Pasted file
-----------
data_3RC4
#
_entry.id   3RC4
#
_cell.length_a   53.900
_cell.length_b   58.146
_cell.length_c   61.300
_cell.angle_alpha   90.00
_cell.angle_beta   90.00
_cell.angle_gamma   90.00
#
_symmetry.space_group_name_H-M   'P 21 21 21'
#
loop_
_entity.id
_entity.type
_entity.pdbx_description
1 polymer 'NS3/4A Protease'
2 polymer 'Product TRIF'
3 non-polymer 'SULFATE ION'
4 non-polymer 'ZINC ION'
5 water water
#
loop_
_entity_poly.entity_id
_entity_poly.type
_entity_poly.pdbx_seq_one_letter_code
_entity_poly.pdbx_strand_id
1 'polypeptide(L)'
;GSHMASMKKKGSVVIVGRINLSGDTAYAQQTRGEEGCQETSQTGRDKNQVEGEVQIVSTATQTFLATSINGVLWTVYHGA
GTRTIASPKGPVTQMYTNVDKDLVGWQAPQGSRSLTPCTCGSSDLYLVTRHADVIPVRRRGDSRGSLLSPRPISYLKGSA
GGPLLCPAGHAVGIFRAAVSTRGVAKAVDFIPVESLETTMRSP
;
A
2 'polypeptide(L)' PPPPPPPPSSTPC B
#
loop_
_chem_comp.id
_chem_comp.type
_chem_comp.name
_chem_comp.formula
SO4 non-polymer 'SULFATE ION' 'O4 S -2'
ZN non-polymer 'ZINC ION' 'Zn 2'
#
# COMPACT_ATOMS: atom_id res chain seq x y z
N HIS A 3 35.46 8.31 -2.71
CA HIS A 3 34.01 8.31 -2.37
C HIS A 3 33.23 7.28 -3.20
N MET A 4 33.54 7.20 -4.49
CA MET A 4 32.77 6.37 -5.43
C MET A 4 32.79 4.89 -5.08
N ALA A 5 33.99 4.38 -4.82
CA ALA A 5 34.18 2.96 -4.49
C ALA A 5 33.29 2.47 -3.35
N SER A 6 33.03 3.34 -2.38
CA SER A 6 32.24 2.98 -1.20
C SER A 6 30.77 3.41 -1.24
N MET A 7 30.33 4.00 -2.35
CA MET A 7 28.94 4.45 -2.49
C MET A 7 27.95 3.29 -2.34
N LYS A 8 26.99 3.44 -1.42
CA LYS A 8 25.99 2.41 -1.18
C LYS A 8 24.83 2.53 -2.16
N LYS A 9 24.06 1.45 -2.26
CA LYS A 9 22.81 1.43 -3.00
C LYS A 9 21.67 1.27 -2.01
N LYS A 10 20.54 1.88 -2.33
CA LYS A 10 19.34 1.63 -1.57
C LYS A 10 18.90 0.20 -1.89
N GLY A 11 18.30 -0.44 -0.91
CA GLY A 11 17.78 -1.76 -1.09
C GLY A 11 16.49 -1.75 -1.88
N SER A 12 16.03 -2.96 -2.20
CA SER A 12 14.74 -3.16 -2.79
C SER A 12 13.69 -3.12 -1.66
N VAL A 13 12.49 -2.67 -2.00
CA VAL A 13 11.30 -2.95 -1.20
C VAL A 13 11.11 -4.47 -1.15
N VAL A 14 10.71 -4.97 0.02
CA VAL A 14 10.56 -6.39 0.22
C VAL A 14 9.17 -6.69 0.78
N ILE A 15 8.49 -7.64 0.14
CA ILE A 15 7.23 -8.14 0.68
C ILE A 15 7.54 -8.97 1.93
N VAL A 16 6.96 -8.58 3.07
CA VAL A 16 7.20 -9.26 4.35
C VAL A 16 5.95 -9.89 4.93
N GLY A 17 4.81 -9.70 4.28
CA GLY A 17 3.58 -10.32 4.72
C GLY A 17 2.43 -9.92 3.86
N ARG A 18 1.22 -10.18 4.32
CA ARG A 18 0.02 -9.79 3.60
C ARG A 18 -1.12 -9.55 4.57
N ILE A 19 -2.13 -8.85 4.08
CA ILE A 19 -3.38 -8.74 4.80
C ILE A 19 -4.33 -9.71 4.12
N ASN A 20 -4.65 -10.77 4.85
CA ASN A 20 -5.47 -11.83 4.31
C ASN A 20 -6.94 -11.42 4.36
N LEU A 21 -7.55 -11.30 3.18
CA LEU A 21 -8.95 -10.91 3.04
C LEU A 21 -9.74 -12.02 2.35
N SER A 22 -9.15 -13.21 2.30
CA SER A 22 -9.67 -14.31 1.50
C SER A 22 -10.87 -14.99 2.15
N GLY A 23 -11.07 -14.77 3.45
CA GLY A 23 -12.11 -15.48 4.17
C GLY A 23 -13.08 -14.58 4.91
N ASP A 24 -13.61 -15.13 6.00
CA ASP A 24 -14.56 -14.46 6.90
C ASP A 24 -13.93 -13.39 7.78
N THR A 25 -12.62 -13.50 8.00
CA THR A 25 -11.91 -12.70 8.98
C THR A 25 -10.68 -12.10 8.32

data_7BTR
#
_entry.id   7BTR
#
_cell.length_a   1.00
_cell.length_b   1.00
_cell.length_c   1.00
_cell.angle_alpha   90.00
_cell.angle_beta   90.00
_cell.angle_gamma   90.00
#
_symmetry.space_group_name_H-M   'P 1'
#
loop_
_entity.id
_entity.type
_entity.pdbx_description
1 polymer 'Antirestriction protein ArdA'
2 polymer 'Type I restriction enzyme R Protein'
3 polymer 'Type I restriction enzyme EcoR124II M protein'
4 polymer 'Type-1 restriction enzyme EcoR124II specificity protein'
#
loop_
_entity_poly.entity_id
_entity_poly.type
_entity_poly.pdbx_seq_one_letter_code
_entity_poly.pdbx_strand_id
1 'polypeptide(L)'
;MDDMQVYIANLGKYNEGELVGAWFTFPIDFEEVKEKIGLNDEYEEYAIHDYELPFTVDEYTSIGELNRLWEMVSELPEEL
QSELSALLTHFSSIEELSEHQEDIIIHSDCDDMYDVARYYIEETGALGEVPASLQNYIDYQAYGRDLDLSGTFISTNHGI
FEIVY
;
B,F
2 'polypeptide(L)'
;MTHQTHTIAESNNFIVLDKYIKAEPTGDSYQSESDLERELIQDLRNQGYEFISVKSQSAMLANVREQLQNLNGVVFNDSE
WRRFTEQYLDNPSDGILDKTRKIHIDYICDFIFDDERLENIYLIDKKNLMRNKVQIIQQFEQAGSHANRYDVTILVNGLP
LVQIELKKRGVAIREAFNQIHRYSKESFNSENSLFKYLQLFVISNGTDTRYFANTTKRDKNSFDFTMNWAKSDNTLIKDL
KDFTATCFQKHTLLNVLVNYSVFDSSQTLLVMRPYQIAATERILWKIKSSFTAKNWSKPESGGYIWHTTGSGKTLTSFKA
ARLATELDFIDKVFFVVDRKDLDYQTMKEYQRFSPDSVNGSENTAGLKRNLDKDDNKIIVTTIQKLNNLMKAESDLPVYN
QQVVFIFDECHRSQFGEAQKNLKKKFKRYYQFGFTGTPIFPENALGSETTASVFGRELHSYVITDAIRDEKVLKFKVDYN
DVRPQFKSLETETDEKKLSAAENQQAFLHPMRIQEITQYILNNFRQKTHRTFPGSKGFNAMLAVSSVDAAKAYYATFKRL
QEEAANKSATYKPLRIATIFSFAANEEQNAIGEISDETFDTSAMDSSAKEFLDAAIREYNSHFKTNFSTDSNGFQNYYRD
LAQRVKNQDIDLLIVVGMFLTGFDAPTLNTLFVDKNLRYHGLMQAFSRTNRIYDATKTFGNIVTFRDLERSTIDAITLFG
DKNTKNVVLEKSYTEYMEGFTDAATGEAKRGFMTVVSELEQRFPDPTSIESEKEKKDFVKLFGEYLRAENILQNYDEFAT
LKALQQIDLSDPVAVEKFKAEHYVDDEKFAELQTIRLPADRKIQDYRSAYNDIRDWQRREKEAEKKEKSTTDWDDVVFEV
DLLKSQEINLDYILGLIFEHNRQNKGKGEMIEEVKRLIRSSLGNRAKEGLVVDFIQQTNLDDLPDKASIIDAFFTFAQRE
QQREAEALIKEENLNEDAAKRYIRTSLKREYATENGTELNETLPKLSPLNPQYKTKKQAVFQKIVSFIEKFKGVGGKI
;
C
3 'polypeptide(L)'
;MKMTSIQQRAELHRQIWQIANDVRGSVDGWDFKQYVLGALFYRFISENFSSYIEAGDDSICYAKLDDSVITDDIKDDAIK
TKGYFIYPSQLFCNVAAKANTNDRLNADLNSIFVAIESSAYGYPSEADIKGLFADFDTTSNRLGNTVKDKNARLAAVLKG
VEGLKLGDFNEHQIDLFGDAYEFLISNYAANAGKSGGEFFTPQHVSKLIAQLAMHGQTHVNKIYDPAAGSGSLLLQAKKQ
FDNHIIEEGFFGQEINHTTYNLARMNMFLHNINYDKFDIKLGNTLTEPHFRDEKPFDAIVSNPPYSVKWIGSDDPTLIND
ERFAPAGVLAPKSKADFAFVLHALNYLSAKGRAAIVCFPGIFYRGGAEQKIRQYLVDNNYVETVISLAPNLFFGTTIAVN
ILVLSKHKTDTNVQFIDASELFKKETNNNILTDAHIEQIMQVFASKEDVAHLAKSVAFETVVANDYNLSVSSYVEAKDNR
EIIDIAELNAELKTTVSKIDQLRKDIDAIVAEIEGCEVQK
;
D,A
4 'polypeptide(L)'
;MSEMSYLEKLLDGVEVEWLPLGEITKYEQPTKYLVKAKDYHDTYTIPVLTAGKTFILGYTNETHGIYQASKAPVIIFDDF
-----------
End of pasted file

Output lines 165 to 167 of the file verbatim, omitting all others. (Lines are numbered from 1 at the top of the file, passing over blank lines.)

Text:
;MKMTSIQQRAELHRQIWQIANDVRGSVDGWDFKQYVLGALFYRFISENFSSYIEAGDDSICYAKLDDSVITDDIKDDAIK
TKGYFIYPSQLFCNVAAKANTNDRLNADLNSIFVAIESSAYGYPSEADIKGLFADFDTTSNRLGNTVKDKNARLAAVLKG
VEGLKLGDFNEHQIDLFGDAYEFLISNYAANAGKSGGEFFTPQHVSKLIAQLAMHGQTHVNKIYDPAAGSGSLLLQAKKQ